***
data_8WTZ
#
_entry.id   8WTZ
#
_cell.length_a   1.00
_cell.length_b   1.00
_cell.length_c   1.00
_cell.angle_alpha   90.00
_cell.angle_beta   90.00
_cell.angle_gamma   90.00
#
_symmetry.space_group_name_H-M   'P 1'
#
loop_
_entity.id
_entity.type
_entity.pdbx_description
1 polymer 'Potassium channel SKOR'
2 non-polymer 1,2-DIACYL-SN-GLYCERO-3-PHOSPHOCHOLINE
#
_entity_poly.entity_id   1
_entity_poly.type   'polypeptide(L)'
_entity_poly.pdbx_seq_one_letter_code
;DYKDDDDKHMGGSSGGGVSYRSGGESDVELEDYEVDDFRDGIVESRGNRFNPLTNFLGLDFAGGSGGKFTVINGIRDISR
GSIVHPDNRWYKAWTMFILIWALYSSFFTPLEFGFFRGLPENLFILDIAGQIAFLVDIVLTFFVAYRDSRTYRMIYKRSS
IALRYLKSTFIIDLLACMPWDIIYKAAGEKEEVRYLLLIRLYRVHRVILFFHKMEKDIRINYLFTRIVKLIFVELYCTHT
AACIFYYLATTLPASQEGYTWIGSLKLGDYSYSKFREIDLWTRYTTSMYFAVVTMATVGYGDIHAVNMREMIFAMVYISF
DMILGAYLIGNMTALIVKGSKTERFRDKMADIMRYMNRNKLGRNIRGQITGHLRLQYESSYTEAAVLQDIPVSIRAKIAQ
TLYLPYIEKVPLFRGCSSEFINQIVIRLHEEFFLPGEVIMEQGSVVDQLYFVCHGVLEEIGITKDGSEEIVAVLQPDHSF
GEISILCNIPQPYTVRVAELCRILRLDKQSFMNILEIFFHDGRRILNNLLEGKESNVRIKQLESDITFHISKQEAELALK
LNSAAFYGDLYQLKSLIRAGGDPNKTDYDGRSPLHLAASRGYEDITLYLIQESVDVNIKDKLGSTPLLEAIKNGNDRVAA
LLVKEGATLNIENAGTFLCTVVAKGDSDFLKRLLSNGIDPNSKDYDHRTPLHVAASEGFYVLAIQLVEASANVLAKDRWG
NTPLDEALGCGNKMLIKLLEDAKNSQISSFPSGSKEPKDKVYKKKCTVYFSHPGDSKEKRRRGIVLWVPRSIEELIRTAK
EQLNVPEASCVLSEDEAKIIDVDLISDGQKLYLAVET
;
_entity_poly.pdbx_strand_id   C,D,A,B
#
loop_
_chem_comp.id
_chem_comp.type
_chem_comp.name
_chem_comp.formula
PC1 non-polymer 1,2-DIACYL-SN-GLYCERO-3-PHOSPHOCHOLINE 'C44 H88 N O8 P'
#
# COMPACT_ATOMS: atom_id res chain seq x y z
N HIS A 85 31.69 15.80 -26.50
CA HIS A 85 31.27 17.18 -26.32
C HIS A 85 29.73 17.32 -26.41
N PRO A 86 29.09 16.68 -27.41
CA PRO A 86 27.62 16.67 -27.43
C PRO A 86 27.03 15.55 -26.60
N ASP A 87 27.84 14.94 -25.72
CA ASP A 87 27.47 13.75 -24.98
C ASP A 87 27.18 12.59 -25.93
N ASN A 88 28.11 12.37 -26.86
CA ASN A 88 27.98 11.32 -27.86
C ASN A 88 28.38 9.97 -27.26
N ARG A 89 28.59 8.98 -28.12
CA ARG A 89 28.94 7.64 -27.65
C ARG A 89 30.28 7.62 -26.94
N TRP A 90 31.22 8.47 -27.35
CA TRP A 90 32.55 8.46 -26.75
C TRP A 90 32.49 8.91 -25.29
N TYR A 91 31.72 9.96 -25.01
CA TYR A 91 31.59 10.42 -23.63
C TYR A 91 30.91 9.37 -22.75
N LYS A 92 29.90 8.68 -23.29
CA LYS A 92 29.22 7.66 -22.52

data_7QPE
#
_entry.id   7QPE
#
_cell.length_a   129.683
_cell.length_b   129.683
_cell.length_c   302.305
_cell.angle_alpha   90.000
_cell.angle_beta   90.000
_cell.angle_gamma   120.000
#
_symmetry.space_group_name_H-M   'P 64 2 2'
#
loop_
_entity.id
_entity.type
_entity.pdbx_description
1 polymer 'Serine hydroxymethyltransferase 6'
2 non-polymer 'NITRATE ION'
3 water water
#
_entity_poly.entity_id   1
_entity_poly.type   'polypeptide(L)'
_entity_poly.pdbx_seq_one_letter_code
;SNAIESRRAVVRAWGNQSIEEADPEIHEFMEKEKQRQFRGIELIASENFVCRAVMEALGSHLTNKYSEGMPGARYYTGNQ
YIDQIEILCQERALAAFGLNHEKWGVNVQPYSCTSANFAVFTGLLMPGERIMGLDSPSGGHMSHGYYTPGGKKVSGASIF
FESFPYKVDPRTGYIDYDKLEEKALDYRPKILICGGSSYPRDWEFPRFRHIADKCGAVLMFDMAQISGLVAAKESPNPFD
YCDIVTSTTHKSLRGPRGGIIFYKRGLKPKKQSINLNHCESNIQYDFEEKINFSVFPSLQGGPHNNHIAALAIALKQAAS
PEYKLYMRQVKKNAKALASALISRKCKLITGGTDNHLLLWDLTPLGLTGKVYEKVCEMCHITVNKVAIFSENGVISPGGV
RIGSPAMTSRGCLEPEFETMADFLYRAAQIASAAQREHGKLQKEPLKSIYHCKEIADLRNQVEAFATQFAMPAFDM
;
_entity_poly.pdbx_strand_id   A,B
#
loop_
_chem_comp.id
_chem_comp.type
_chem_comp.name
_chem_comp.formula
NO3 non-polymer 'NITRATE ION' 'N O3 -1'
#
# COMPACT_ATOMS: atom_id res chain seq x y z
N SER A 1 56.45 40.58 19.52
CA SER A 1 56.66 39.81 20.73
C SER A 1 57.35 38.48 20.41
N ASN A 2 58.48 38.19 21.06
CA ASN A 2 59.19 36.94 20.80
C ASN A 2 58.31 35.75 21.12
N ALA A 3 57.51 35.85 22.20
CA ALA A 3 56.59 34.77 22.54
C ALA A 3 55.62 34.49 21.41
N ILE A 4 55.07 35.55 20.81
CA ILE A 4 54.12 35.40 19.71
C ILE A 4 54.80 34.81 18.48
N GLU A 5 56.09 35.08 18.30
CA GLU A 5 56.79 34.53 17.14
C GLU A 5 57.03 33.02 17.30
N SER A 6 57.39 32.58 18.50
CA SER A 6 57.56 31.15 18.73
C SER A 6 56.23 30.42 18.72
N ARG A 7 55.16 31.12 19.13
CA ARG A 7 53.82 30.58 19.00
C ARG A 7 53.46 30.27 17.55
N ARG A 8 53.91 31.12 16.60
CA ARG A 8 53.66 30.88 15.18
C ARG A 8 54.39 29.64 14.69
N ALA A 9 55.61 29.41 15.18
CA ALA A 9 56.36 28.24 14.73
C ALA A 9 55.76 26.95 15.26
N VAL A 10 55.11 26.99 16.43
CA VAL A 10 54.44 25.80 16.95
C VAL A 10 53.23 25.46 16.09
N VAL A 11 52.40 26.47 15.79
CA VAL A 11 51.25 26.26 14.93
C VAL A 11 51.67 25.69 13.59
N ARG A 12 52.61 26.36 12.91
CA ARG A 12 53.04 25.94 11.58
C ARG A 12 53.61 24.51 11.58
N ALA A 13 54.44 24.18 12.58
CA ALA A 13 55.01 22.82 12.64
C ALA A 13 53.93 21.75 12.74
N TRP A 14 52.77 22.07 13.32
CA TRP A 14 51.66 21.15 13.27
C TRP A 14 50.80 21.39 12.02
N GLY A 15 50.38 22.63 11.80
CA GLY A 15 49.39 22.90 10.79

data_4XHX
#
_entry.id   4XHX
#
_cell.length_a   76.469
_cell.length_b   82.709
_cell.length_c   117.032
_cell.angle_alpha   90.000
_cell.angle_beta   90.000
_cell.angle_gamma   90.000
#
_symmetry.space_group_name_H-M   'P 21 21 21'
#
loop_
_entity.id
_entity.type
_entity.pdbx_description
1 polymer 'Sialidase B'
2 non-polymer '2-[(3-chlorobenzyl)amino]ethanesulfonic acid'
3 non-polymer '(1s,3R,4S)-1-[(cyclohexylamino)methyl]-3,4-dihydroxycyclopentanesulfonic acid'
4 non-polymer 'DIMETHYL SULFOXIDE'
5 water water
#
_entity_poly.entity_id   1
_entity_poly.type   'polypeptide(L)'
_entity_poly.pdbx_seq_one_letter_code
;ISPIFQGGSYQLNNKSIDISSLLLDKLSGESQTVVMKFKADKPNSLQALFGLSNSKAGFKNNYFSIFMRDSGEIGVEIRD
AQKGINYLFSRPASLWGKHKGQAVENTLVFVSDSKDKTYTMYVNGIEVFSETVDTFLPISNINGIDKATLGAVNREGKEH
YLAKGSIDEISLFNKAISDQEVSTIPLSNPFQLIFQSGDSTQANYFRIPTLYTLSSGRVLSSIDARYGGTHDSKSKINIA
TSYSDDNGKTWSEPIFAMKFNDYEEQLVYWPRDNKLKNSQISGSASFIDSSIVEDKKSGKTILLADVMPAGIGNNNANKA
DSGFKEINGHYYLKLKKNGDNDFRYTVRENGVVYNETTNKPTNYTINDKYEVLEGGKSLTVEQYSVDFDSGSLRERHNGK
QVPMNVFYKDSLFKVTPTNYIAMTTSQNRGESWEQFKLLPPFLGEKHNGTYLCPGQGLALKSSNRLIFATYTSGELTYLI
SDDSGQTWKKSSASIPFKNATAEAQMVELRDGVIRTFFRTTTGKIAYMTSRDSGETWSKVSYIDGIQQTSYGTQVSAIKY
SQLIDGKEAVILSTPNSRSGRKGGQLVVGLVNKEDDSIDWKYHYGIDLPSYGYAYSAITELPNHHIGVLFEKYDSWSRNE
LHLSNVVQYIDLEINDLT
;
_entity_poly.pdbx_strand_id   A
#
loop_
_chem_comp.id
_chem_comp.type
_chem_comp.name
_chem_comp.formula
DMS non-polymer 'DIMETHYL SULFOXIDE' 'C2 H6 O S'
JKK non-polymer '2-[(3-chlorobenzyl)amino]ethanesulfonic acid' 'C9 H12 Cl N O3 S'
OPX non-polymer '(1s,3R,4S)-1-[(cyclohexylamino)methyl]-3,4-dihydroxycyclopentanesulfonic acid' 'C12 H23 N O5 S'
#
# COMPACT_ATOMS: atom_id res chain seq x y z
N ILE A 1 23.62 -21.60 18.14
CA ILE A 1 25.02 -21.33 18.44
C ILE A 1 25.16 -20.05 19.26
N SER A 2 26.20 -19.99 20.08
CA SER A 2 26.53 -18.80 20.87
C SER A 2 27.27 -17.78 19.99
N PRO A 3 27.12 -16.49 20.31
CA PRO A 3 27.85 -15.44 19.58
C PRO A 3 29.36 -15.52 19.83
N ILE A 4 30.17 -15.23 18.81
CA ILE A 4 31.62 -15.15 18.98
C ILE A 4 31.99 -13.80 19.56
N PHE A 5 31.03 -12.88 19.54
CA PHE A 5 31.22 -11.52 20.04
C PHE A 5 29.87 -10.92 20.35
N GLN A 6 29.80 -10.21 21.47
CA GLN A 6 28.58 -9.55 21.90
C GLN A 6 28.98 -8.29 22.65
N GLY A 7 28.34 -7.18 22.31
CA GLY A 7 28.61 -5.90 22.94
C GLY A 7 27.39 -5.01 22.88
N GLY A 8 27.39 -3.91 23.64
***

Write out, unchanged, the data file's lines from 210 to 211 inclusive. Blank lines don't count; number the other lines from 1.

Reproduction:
C PRO A 3 29.36 -15.52 19.83
N ILE A 4 30.17 -15.23 18.81